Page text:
The Bank of England and the Manipulation of Sterling

In a recent article where I discussed the Bank of England being at the heart of the Brexit process, I mentioned how the fall in the value of sterling following the 2016 referendum was pigeonholed by the bank as being the sole cause for inflation breaching their 2% target.

After the article was re-posted by Zero Hedge, a reader commented on something I did not make specific mention of, which was that six weeks after the referendum the BOE halved interest rates to 0.25%, prompting the pound to drop further in value. The reader pointed out that cutting interest rates usually results in currencies depreciating, and that the bank’s actions were the cause of a subsequent rise in inflation and not Brexit itself. Essentially, the premise here is that the BOE were responsible for devaluing the pound and creating the conditions to eventually raise interest rates a year later.

A similar comment from another reader in October last year spoke of how the BOE extending quantitative easing by £60 billion, as well as lowering rates, were ‘two sure fire things to lower the value of the pound.’

Whilst I have touched upon this in previous articles, it is a subject that deserves more attention and fresh context.

Let’s start by first going back to December 2007 when the Bank of England cut interest rates from 5.75% to 5.5%. At the time sterling was valued at $1.96. Two more rate cuts followed in February and April 2008, taking rates down to 5%. The pound remained stable around $1.97. So far the bank lowering rates had not prompted a fall in sterling.

Five months later Lehman Brothers collapsed, and so began a violent downward trend in interest rates. The next cut came in October, down to 4.5%. The chaos within financial markets had fed through to sterling – the $1.97 from five months ago was now $1.72. The BOE moved fast to keep cutting rates under the pretext of ensuring the financial system did not collapse. They trimmed rates in November to 3%, December to 2%, January 2009 to 1.5%, February to 1%, and finally in March to 0.5%.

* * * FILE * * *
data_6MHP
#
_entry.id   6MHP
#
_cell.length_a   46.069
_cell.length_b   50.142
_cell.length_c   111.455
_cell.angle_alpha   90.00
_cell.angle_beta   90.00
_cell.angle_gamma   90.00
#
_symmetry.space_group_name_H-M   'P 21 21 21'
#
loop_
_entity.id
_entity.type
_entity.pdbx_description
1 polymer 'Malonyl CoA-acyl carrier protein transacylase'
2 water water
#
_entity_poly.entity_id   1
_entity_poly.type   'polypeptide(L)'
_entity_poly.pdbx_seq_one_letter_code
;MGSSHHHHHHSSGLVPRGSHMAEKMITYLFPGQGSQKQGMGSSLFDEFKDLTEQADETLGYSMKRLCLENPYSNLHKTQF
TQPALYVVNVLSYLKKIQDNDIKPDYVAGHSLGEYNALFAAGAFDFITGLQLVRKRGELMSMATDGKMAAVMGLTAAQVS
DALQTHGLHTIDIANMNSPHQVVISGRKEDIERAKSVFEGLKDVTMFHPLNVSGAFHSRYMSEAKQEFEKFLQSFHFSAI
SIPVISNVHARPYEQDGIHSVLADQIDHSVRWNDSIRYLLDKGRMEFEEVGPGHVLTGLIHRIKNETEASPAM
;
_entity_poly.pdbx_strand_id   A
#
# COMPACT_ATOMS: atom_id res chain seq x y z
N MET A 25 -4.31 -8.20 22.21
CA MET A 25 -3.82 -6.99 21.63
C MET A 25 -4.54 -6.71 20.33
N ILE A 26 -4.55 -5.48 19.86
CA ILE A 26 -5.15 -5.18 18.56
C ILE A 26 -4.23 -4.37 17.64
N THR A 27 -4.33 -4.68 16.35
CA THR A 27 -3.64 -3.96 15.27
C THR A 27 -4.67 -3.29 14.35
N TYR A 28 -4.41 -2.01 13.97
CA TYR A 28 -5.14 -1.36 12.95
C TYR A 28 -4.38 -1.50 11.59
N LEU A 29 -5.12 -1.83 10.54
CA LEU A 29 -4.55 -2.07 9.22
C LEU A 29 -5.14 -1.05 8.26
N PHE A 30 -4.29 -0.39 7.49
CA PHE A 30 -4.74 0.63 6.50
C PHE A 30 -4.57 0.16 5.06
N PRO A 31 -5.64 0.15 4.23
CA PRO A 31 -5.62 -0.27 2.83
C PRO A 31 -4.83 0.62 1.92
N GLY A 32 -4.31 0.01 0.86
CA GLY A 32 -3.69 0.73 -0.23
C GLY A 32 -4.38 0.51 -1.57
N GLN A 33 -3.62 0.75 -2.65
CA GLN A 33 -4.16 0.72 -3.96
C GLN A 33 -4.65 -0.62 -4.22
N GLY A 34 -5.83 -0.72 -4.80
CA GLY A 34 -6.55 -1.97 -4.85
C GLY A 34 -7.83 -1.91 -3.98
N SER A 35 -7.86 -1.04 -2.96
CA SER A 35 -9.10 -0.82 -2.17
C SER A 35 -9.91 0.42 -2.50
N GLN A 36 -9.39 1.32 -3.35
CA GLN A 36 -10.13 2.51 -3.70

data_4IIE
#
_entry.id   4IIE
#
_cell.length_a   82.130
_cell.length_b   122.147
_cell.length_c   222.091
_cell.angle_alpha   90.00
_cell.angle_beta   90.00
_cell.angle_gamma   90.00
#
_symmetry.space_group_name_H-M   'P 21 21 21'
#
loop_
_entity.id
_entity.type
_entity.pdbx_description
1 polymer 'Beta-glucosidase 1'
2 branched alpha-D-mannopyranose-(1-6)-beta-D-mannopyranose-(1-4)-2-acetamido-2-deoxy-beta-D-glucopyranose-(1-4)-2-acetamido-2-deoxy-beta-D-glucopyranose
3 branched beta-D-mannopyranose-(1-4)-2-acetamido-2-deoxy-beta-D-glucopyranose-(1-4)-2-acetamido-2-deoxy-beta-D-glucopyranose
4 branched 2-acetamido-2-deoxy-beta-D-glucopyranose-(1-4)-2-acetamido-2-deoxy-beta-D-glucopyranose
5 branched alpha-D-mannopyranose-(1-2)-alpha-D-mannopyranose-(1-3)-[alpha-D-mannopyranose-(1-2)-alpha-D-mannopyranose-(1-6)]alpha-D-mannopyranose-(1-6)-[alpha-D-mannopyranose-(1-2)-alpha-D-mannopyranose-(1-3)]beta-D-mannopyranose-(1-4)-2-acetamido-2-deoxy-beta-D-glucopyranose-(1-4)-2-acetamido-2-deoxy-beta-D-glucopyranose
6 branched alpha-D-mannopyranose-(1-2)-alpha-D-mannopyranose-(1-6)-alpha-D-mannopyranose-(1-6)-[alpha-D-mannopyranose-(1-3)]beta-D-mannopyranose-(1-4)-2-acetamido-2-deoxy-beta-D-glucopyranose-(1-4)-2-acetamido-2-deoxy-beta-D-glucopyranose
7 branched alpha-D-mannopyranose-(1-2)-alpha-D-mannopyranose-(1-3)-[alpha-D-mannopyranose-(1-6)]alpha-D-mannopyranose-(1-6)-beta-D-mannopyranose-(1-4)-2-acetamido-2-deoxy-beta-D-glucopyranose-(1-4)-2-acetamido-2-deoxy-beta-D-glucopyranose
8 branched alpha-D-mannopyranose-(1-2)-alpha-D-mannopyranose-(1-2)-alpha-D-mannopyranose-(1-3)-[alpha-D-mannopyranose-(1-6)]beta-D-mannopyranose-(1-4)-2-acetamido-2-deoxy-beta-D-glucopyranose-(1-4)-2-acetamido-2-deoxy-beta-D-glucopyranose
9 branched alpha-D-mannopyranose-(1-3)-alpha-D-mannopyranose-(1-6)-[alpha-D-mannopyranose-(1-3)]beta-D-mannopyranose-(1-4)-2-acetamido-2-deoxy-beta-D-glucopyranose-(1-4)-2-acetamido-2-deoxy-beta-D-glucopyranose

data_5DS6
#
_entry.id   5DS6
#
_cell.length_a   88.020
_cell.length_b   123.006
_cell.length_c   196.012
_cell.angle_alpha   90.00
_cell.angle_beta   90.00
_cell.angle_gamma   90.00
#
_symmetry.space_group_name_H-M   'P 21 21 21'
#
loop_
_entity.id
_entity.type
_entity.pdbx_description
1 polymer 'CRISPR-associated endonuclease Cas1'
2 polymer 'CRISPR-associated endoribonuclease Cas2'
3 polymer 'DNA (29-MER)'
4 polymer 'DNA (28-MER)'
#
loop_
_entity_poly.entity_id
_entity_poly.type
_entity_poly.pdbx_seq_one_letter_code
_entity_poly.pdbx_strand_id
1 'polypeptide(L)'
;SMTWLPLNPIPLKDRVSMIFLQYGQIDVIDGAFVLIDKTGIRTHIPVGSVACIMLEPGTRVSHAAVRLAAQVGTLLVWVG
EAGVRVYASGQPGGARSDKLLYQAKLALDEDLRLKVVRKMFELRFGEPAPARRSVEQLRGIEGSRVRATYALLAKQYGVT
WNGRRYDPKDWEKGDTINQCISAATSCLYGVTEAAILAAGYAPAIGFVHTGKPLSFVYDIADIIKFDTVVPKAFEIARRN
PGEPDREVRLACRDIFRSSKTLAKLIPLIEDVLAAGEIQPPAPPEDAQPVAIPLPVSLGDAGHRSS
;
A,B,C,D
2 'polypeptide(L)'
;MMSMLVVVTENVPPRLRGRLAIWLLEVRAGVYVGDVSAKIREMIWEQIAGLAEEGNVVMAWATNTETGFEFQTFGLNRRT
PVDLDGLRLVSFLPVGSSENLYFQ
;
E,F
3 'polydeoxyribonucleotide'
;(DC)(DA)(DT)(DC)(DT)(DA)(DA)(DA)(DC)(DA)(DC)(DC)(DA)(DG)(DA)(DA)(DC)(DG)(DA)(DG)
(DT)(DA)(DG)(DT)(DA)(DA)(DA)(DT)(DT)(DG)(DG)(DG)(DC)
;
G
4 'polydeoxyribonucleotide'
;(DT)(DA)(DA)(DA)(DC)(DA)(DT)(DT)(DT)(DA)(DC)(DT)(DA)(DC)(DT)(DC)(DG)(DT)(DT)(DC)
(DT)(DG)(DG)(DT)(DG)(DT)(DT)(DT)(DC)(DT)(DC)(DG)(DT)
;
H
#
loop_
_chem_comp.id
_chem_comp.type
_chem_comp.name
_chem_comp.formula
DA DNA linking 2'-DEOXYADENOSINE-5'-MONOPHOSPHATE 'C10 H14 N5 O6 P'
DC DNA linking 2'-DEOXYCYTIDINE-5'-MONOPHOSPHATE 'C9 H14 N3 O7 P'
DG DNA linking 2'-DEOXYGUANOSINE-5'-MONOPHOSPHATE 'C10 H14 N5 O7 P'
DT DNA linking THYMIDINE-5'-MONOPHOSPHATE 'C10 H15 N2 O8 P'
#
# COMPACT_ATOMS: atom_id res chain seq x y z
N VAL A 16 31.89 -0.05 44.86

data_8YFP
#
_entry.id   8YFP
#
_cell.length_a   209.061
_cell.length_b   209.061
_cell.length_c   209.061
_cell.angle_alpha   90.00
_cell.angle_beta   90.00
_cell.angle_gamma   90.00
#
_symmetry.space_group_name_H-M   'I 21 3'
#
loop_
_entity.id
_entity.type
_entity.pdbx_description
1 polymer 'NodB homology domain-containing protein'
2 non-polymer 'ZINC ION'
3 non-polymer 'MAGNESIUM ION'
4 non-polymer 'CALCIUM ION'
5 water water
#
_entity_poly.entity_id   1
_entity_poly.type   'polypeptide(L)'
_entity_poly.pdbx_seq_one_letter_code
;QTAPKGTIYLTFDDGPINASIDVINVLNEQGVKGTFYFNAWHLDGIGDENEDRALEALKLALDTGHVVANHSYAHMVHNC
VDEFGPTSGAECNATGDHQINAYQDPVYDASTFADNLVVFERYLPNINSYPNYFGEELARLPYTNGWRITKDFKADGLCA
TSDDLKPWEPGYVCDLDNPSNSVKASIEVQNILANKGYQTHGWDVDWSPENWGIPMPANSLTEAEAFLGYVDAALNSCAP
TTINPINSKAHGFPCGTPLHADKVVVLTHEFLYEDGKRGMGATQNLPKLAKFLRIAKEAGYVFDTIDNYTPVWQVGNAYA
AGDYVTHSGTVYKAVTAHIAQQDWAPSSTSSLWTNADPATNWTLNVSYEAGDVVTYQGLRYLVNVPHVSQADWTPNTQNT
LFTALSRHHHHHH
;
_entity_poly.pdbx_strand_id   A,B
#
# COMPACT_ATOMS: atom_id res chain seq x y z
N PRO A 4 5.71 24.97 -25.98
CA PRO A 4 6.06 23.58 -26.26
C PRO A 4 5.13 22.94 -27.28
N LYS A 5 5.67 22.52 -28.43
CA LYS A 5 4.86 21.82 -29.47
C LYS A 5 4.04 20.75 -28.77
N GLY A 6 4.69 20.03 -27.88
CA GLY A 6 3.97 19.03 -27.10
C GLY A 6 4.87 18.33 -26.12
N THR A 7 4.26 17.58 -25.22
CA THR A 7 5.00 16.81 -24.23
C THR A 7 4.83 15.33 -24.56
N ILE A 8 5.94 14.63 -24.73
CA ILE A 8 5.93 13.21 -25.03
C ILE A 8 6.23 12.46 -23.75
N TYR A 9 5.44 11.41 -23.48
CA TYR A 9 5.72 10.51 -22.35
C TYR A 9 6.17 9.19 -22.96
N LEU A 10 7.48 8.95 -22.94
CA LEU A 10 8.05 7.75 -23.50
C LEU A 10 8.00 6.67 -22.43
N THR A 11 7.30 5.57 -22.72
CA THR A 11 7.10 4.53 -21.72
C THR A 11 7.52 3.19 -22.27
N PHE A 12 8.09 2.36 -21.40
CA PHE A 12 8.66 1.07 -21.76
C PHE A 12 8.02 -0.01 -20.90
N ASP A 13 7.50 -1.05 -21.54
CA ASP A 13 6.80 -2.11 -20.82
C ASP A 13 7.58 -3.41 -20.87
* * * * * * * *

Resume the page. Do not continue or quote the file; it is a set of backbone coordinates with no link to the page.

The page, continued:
In the space of fifteen months, rates had fallen by 5%. By the time the March cut was administered, the pound was at $1.41. For the rest of 2009, sterling traded between $1.50 and $1.70 – significantly below the high of $2.00 set on July 23rd 2008.

It should be pointed out that as the BOE were cutting rates, inflation was consistently above the bank’s 2% target for inflation. In the subsequent years following the cuts – notably from late to 2009 to late 2013 – inflation was again above remit. It reached a high of 5.1% in 2011. During this period, the high point for sterling was $1.70 set in August 2009. It otherwise traded between the $1.40 and $1.60 handle.

It was nine months after the last rate cut in March 2009 that inflation began a four year period of being over target. During this time the value of sterling rose, but remained far below pre financial crisis highs.

There is a correlation here of aggressive rate cuts eventually translating into a higher rate of inflation.

Next, let’s go back to the start of November 2015, when sterling was valued at $1.54. Steadily it began to fall as 2016 – the year of the referendum – approached. By the end of December it was $1.47. After falling to $1.38 at the end of February 2016 (a fall that was blamed on ‘Brexit related uncertainty‘), it then fluctuated in the $1.40 range up until the day of the vote.

On June 23rd – the day of the vote – sterling stood at $1.48. It’s value plummeted once the result of the referendum was confirmed. $1.48 became $1.36 in less than twenty four hours, a drop of over 8%. The pound remained highly volatile in the build up to the Monetary Policy Committee meeting at the Bank of England on August 4th (touching a low of $1.28 on July 11th).

After the day the bank lowered interest rates and pumped an extra £60 billion of new money into the financial system, sterling fell 1.65% to $1.31. Two months later, on October 11th, it was down to $1.20. It remained in the $1.20 range until May 18th, 2017.

Here we begin to see a correlation between the Bank of England’s actions and a further sustained fall in the value of the pound. As sterling traded in the $1.20s, inflation broke past the 2% target. A year after the 2016 rate cut and expansion of QE, inflation had risen by over 1.5%.

It was in September 2017, with inflation edging closer to 3%, that the Bank of England began telegraphing an imminent rise in interest rates. Sterling rebounded, touching $1.36 on September 18th. On November 2nd, the bank raised rates for the first time in a decade. Sterling was now firmly back in the $1.30 range, and broke past $1.40 on January 23rd 2018.

On April 17th, its value had reached a post referendum high of $1.43. It was here when BOE governor Mark Carney played down expectations of a interest rate hike in May. Sterling fell back below $1.40 and has so far not returned to this level. When the bank did raise rates in August, the pound remained weak following the BOE’s continued guidance that future rates would likely only be ‘gradual’ and to a ‘limited extent.’